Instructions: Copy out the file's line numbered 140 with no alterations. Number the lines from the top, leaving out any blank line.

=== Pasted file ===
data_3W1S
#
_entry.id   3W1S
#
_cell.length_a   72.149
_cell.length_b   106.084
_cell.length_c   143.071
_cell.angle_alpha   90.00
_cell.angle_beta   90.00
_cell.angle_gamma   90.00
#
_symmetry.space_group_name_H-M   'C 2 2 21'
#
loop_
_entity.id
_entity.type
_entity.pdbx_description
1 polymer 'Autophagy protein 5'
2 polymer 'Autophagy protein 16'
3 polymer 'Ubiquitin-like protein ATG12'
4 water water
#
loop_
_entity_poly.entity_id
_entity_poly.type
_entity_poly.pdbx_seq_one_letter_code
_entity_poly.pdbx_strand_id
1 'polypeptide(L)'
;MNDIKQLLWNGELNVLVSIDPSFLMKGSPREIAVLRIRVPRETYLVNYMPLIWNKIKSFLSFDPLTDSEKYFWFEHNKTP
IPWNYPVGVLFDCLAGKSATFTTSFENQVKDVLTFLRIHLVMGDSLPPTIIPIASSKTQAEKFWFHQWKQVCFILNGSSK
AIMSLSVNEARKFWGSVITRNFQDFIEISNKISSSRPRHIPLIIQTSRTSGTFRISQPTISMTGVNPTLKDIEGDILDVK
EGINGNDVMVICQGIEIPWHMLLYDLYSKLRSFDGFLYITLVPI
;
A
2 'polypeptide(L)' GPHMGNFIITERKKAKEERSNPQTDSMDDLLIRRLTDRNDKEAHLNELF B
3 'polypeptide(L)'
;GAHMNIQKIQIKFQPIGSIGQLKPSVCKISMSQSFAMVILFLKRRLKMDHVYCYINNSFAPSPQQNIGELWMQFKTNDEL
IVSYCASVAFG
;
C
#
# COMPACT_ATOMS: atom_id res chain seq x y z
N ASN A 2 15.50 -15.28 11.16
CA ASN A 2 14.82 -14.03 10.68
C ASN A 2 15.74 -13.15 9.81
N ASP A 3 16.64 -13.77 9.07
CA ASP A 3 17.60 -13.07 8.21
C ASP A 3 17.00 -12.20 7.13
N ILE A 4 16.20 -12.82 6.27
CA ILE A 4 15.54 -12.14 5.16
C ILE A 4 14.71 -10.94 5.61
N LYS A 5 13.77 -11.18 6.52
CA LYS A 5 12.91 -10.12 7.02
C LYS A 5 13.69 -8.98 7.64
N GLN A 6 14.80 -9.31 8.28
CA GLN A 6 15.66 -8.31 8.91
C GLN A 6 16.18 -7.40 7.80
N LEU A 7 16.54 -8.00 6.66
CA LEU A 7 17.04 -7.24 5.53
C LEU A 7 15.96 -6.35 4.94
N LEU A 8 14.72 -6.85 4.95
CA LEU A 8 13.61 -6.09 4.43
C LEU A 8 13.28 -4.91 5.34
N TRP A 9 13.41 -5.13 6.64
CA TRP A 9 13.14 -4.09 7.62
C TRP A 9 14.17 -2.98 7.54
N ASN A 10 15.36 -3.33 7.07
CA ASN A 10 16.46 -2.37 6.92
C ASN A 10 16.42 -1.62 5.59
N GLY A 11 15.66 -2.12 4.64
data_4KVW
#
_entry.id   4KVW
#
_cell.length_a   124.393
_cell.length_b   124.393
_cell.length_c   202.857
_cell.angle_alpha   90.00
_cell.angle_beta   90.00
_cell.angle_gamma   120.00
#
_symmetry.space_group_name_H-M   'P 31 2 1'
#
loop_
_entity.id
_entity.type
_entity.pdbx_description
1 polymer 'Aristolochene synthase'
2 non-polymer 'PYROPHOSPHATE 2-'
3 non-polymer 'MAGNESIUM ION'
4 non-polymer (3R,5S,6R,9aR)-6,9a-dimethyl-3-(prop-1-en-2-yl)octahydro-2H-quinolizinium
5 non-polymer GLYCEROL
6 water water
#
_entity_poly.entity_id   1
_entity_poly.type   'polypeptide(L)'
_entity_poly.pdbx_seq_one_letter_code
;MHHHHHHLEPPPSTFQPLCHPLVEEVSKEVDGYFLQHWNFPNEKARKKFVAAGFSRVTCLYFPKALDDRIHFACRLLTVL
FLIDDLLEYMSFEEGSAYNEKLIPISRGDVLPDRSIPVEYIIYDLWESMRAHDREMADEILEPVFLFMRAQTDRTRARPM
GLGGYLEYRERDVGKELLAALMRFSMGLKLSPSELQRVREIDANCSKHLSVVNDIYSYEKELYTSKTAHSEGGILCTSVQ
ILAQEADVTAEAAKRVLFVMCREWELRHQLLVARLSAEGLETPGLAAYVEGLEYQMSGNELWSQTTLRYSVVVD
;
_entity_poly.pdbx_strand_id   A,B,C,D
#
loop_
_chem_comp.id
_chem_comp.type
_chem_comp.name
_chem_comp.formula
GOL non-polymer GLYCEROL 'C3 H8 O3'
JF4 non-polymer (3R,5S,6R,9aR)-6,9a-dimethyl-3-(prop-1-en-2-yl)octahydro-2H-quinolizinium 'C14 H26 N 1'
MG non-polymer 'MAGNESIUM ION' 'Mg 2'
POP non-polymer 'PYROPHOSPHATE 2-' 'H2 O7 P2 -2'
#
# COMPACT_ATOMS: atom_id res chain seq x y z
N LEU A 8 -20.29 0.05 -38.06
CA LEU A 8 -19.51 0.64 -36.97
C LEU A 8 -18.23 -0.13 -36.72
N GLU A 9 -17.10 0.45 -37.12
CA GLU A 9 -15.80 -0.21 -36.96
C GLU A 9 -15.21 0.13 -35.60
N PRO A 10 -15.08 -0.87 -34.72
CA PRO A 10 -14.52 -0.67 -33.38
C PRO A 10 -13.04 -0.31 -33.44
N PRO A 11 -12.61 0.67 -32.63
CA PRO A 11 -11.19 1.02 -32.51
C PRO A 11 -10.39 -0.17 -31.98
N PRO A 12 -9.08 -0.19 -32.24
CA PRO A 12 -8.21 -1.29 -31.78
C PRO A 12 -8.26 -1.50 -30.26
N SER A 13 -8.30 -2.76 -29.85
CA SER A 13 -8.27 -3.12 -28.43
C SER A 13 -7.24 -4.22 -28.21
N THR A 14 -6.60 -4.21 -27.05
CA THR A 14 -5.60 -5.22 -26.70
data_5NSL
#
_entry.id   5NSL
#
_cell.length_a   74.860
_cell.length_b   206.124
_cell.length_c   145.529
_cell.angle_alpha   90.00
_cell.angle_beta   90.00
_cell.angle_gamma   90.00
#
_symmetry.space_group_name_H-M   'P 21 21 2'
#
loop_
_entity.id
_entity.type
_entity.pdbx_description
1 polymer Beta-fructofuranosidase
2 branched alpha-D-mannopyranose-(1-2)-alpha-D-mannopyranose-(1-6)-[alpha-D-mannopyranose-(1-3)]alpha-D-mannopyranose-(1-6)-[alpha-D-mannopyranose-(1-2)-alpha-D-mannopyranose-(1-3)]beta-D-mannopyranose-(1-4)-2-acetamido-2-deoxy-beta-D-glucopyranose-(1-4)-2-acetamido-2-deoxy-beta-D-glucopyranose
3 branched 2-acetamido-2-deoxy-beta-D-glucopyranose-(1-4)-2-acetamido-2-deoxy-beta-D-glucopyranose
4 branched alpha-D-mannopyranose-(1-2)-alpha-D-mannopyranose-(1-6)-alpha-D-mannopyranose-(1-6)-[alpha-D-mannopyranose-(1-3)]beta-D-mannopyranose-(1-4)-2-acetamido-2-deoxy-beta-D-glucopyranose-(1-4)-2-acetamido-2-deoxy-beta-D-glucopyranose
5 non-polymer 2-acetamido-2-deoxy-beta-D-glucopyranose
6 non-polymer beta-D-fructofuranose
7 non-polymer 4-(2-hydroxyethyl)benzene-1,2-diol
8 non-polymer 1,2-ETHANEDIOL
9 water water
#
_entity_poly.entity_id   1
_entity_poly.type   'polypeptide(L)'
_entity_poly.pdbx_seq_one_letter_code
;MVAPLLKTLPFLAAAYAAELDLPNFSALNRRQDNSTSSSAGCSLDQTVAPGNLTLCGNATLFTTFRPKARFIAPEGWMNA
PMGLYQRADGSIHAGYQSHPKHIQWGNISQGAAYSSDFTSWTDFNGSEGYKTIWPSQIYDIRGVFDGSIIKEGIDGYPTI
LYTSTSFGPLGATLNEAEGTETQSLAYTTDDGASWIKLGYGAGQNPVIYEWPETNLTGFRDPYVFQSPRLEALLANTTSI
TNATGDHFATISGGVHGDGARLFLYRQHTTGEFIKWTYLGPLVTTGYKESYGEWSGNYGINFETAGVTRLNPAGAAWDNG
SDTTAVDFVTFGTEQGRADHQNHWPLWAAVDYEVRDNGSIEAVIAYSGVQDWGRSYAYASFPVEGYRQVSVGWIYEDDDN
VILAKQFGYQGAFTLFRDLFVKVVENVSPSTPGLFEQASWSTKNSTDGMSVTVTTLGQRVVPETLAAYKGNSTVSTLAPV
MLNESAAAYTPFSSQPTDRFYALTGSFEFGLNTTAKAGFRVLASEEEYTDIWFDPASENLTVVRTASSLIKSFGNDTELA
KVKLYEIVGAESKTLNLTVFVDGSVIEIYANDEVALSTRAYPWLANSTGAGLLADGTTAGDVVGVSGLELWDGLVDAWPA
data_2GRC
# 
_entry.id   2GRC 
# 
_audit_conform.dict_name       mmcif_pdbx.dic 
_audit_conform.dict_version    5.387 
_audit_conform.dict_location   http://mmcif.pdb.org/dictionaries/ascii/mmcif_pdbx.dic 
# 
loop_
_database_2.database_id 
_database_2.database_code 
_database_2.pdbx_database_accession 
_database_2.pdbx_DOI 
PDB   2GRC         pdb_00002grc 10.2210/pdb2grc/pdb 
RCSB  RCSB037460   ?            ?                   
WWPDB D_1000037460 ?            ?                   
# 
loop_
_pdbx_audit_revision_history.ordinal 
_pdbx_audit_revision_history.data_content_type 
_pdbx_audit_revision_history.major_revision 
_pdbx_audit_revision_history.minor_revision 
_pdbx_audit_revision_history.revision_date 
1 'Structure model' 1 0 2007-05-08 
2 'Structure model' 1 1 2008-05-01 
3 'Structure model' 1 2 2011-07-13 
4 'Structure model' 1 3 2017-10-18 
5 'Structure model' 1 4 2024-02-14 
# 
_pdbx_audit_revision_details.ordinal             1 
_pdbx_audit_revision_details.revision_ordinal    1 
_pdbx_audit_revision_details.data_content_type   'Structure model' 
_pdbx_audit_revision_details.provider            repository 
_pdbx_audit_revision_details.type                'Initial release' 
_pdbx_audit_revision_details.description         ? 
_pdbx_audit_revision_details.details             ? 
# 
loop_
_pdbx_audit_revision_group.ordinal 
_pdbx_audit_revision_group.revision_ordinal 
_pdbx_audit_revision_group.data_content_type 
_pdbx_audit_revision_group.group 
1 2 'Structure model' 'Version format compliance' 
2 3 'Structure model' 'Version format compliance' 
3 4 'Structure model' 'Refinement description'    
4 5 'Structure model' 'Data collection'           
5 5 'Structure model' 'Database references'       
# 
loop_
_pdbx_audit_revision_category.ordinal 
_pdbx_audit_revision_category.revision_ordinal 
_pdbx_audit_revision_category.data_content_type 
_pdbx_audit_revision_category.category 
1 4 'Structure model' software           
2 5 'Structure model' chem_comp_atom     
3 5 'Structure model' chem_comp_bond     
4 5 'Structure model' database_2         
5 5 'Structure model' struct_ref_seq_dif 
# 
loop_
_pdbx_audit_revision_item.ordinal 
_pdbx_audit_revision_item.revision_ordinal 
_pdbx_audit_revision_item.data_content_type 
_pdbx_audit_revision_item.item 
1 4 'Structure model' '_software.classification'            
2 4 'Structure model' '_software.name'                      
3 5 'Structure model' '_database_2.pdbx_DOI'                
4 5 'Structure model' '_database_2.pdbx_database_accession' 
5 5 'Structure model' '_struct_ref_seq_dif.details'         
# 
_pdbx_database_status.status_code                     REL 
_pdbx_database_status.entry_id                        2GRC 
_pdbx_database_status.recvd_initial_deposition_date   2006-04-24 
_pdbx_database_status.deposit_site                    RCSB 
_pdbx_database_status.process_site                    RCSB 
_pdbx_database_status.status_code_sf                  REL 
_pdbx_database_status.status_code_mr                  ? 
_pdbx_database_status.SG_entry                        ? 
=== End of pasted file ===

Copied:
_cell.length_a   74.860